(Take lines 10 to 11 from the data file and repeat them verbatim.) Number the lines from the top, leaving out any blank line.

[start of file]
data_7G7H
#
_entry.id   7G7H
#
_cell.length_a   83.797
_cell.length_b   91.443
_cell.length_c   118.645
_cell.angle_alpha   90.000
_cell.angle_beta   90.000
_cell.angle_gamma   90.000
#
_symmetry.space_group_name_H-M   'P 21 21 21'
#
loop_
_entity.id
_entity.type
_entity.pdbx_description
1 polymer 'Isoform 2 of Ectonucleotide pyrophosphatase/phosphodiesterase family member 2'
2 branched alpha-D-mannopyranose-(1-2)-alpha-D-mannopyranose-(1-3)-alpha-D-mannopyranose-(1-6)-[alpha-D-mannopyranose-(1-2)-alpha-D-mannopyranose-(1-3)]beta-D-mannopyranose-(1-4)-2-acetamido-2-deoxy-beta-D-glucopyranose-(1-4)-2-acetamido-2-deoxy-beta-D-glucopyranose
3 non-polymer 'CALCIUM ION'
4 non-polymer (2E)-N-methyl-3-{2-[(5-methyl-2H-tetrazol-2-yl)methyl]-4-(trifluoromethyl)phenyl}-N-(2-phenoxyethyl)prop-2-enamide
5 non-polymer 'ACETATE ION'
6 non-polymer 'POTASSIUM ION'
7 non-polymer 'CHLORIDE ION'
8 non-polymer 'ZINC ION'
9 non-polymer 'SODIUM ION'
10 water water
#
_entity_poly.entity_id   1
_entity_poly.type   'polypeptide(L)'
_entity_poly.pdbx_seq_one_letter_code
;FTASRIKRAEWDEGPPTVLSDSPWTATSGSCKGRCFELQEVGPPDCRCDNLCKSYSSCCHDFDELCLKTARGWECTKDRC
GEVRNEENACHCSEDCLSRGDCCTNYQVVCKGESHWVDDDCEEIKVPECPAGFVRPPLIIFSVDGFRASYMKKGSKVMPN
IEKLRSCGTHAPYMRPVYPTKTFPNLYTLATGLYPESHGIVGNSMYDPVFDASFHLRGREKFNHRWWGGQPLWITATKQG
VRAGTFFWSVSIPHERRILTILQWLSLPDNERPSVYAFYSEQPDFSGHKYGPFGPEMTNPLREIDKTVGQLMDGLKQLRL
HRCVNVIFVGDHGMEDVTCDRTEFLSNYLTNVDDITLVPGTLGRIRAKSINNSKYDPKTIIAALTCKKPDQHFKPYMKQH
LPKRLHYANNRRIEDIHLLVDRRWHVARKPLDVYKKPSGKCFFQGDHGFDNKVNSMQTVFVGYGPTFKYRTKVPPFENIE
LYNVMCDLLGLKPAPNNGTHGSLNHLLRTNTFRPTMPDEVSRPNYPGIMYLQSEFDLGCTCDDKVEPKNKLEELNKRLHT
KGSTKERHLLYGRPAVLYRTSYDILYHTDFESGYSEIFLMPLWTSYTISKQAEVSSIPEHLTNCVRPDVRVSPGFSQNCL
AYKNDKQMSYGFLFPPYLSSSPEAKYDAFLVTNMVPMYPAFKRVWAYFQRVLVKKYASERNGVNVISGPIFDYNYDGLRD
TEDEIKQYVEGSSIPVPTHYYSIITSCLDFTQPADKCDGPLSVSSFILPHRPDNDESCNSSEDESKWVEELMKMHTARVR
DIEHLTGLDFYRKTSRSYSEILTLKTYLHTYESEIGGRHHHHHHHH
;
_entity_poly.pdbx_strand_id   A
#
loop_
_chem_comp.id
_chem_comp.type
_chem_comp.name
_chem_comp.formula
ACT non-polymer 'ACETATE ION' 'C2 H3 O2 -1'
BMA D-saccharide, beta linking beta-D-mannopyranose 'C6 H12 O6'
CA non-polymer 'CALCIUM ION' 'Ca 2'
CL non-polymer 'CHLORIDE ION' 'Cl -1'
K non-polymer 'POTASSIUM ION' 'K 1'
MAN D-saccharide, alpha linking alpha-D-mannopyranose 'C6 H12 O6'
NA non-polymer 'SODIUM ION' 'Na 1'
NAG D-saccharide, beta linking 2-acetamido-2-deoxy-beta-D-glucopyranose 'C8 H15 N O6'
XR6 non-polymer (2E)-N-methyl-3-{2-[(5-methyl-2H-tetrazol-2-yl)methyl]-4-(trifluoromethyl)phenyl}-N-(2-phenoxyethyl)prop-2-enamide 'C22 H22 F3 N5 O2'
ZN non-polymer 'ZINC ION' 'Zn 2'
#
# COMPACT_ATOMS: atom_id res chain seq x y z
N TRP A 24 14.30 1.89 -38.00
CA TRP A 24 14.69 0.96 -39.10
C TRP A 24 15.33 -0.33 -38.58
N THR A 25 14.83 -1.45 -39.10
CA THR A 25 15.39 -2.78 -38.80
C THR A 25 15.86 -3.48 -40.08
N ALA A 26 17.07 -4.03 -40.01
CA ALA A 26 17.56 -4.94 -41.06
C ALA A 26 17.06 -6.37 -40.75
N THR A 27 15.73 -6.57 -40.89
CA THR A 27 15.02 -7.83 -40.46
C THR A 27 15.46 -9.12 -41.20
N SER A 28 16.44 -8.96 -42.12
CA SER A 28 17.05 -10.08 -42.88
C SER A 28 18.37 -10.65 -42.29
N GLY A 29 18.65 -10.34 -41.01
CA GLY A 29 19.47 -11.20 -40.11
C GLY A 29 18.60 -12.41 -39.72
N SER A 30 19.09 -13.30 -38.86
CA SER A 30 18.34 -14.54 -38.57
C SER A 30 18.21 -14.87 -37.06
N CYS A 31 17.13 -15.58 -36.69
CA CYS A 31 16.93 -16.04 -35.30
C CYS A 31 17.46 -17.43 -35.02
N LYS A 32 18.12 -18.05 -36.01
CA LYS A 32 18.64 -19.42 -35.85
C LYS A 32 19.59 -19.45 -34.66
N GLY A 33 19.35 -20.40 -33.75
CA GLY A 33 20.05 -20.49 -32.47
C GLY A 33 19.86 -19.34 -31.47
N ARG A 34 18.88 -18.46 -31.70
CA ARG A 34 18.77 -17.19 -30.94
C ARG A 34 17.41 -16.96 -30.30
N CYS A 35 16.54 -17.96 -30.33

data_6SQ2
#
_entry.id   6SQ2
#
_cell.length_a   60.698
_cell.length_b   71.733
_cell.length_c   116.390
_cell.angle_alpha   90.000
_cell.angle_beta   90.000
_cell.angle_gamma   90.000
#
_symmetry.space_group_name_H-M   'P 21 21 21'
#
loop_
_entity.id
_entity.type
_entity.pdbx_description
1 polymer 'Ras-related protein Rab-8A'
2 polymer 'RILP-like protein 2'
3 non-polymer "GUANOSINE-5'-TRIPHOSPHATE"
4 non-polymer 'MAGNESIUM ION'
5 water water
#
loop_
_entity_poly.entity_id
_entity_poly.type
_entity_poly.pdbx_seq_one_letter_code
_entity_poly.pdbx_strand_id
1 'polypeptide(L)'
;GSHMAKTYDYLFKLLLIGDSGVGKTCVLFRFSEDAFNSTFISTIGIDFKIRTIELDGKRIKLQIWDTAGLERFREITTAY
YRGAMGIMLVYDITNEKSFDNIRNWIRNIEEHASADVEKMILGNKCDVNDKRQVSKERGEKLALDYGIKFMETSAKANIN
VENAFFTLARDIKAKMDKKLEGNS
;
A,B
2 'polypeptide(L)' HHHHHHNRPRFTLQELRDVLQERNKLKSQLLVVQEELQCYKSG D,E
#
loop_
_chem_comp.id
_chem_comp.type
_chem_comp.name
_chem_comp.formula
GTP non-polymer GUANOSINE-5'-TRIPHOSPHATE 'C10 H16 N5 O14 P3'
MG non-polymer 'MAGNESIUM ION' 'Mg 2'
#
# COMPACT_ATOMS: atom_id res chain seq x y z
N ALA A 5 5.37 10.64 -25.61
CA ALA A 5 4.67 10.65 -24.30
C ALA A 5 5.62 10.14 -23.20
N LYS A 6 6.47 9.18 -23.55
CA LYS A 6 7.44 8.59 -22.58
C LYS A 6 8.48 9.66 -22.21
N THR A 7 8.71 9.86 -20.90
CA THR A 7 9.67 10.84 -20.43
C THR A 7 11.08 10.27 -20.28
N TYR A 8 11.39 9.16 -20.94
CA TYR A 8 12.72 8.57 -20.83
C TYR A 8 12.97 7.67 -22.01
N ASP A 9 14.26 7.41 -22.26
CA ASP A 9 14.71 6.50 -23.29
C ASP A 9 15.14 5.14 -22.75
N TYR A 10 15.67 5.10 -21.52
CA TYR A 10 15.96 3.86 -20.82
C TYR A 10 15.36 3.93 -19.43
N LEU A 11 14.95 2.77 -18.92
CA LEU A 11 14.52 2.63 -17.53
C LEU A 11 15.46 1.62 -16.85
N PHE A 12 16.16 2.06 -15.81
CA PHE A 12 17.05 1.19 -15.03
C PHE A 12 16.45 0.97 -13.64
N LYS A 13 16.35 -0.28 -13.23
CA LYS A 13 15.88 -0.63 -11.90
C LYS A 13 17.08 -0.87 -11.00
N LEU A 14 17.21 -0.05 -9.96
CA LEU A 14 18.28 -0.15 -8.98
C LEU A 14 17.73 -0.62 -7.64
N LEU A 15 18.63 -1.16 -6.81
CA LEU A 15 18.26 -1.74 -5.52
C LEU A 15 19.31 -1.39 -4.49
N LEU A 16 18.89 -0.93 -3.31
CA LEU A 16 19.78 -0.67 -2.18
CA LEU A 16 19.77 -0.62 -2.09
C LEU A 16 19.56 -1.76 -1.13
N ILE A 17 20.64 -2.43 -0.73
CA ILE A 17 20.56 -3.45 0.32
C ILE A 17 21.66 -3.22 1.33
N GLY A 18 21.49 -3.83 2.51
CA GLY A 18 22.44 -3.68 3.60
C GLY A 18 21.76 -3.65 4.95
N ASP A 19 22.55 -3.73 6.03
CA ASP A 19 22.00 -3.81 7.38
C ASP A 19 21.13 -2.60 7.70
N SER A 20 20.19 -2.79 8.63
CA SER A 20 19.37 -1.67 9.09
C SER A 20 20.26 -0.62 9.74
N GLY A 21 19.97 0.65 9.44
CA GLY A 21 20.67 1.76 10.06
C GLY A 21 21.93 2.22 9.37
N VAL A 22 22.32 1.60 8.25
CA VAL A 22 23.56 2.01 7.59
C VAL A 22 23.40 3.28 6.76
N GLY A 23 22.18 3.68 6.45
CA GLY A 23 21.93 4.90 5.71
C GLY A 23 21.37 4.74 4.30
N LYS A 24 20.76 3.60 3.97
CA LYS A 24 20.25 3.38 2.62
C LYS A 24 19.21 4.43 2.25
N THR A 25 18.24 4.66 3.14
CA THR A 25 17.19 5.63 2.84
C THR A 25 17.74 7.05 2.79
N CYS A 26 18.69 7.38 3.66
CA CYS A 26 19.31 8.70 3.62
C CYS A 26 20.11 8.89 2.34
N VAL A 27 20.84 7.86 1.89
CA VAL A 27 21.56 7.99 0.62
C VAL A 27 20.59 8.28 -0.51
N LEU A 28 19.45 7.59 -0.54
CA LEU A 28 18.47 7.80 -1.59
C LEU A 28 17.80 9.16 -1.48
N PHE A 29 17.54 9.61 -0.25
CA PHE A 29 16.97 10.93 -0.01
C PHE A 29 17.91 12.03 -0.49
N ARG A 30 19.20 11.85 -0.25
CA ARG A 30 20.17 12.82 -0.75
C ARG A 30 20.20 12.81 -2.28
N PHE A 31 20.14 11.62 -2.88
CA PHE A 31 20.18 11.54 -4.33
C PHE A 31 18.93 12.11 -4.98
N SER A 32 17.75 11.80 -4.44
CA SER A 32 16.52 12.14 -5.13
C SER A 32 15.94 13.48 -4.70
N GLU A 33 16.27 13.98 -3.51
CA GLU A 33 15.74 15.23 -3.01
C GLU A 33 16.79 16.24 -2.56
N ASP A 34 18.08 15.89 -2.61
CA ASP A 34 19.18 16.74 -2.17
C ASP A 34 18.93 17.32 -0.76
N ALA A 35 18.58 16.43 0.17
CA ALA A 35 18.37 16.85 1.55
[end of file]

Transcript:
_cell.angle_gamma   90.000
#